Guilt and Grace
Scriptures: Psalm 32; Luke 18:9-14
In 1918 after serving as a second lieutenant in the army during World
War I, William Wilson got married and embarked on a promising career as a stockbroker in New York City. He could have been very successful except for one thing: he celebrated every deal and medicated every failure with copious amounts of alcohol. In time his drinking got him fired from his job. Then he and his wife lost their home and were forced to move in with her parents. But he insisted that he did not have a problem. In 1933 he was hospitalized for alcohol toxicity. He was released but soon lapsed again into drinking. He was hospitalized three more times within the next two years, but he still insisted that he did not have a problem, that he could handle his drinking.
I thought of William Wilson when I read Psalm 32. Verses
3-4: "When I kept silence, my body wasted away through my groaning all day long. Day and night your hand was heavy upon me; my strength was dried up as by the heat of summer."
At this point in Psalm 32, the psalm writer is in denial, "keeping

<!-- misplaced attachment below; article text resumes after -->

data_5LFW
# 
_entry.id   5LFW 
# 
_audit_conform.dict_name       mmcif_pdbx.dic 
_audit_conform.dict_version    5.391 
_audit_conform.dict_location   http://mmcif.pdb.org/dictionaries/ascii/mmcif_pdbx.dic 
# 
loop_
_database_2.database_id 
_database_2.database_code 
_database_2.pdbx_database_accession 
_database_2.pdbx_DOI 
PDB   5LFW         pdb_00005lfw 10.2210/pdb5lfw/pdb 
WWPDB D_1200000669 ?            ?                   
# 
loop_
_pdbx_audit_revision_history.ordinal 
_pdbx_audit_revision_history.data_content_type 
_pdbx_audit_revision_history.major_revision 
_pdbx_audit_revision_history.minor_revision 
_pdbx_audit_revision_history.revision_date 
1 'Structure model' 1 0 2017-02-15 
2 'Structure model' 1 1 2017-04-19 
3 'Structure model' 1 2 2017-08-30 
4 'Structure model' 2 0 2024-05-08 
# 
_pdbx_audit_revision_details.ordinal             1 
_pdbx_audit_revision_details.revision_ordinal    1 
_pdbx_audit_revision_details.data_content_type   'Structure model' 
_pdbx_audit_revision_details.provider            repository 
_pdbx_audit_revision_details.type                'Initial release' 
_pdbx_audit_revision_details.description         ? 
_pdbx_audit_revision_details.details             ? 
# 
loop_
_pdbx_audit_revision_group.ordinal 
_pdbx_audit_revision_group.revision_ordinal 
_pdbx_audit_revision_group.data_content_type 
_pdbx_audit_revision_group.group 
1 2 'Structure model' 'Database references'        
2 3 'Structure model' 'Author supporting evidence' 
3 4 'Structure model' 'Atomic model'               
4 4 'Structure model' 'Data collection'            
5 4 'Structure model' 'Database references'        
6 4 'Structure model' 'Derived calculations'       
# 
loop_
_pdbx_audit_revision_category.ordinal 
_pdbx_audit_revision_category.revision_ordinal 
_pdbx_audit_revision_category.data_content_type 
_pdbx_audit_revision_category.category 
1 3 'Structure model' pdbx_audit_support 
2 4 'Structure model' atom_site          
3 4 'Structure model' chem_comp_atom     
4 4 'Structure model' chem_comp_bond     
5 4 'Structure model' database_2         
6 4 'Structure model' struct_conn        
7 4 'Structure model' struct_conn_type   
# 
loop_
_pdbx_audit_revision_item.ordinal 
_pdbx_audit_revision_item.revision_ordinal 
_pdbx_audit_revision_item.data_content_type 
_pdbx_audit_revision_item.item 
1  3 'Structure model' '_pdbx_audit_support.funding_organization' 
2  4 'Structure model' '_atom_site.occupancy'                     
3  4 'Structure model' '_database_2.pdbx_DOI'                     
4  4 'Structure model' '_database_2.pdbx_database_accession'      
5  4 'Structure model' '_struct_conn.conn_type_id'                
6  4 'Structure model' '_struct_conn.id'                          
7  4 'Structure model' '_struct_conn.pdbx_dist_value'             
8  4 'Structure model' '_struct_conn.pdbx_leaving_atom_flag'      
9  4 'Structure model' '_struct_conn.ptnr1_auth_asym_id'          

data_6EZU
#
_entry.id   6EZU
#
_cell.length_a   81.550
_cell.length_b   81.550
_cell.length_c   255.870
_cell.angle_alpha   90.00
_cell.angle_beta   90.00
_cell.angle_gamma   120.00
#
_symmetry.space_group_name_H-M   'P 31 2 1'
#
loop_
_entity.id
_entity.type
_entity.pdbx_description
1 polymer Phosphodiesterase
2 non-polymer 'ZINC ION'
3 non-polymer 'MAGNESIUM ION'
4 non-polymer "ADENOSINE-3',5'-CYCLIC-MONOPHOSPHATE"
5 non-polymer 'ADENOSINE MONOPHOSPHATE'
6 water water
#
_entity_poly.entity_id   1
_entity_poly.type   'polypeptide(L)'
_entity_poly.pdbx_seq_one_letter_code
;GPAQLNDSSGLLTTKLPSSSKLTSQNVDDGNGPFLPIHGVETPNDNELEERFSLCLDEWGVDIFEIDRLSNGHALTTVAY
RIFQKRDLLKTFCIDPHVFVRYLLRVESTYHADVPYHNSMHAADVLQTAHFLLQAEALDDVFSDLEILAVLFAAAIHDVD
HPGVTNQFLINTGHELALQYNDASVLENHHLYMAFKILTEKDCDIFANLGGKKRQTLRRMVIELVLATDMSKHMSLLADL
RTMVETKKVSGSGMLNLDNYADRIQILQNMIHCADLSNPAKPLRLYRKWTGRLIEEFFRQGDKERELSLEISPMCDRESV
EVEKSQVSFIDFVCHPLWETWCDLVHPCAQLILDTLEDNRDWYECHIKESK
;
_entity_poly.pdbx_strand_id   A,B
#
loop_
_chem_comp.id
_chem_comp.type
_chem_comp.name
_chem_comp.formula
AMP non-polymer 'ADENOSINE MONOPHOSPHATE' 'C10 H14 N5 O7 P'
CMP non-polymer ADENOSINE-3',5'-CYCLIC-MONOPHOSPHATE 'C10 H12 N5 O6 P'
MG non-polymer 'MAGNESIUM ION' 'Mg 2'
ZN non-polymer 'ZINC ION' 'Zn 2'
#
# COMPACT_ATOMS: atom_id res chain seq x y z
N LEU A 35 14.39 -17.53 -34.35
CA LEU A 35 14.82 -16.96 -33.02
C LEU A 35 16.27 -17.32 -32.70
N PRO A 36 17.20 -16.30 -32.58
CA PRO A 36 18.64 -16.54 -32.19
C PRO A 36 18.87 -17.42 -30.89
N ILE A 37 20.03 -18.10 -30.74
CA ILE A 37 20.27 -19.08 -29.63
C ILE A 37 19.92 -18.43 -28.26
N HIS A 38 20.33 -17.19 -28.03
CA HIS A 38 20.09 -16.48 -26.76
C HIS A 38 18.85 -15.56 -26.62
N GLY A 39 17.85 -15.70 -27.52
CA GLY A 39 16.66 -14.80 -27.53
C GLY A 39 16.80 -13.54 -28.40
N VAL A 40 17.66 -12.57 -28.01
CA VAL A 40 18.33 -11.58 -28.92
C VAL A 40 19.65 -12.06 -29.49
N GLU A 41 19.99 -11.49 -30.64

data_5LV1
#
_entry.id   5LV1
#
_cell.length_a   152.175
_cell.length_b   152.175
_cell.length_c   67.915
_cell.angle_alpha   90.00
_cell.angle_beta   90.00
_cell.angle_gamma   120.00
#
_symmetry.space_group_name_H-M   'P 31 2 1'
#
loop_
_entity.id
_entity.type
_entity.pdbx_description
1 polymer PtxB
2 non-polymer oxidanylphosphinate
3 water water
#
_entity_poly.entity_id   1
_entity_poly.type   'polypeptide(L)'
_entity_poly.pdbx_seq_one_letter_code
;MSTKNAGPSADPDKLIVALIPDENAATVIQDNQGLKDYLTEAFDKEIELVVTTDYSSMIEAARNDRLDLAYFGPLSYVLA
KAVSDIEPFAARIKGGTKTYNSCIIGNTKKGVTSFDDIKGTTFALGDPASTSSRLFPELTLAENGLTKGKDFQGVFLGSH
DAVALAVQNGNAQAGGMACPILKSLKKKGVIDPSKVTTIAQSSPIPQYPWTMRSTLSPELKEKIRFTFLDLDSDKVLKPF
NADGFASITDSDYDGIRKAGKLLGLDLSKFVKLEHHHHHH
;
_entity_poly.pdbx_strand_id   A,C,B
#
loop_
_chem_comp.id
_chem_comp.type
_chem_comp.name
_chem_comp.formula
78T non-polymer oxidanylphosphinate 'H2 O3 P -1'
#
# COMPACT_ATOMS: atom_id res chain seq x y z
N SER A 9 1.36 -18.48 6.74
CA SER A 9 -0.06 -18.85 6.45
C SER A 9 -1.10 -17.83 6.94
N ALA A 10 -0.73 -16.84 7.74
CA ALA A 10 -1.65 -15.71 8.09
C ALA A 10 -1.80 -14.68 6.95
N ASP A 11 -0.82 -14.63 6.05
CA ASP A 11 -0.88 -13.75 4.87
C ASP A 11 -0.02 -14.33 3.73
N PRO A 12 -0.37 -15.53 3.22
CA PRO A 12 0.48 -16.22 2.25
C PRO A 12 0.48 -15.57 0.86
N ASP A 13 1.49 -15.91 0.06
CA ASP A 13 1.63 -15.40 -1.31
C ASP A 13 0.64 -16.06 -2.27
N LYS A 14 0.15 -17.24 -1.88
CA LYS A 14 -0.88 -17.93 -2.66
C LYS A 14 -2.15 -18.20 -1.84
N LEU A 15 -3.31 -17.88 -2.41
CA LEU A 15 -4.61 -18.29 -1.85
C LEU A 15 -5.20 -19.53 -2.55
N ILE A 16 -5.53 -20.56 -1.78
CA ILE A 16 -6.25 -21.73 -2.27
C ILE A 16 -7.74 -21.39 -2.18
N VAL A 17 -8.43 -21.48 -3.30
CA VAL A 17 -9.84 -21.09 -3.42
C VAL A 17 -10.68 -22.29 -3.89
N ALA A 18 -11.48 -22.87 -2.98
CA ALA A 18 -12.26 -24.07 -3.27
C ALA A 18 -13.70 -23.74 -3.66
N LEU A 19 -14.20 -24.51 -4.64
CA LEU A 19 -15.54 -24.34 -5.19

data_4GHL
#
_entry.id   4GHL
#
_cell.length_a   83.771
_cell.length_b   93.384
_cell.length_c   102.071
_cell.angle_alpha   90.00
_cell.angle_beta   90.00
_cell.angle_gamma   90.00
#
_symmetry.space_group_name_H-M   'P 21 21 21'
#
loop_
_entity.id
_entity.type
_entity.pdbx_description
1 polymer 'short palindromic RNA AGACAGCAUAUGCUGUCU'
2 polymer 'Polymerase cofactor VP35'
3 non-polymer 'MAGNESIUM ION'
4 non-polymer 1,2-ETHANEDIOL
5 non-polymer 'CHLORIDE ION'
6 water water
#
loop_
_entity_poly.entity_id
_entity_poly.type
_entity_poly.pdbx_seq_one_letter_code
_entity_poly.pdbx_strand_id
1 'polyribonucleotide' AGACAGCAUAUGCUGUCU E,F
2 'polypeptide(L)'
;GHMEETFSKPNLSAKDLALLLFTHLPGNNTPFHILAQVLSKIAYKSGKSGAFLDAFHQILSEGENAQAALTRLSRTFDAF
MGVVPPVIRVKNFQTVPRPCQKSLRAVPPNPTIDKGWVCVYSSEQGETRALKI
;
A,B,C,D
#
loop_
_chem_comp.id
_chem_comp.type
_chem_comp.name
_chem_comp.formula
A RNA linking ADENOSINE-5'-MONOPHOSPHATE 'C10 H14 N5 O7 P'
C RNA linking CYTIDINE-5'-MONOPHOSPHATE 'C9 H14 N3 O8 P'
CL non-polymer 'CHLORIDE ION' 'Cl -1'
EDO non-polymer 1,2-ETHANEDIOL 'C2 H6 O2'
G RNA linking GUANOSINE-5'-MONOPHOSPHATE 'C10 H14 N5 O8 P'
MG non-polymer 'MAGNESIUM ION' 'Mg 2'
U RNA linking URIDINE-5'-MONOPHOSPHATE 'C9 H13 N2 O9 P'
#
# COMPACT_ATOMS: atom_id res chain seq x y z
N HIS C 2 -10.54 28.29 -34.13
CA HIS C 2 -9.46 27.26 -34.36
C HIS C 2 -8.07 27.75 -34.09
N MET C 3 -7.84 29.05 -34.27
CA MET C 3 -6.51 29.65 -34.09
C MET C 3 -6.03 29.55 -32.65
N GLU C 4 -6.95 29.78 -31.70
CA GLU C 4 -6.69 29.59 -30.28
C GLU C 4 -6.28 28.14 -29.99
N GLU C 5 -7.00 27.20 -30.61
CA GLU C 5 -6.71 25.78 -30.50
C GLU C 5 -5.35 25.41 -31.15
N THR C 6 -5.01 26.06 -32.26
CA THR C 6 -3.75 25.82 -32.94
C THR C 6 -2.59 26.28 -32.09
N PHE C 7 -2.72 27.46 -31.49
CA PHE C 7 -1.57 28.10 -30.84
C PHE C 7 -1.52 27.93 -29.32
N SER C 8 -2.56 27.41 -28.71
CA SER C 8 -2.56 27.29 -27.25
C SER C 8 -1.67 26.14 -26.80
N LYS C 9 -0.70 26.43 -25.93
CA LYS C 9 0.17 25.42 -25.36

silence," unwilling to admit a problem, unwilling to acknowledge a broken relationship to God and to others. And this denial is killing him or her, just like William Wilson: "While I kept silence my body wasted away through my groaning all day long."
In the sermon teaser this week for our church eNews, I speculated that
in the Presidential debates you will never hear an admission of guilt. You will never hear one of them say they were wrong for something they did or said. Interestingly, right after I wrote that, a couple of them apologized for things they had said during the campaign. But you have to admit, you don't hear that very often: a candidate for public office confessing their sin.
But I also noticed in the newspaper this week that all of them are
getting sick. You can see it in their faces and hear it in their voices. It is not just the schedule; it is the strain of every day having to package yourself. Imagine how draining it must be to go for months hiding your weaknesses behind a daily outburst of righteous indignation.
I don't know if you watch Downtown Abbey. At first I didn't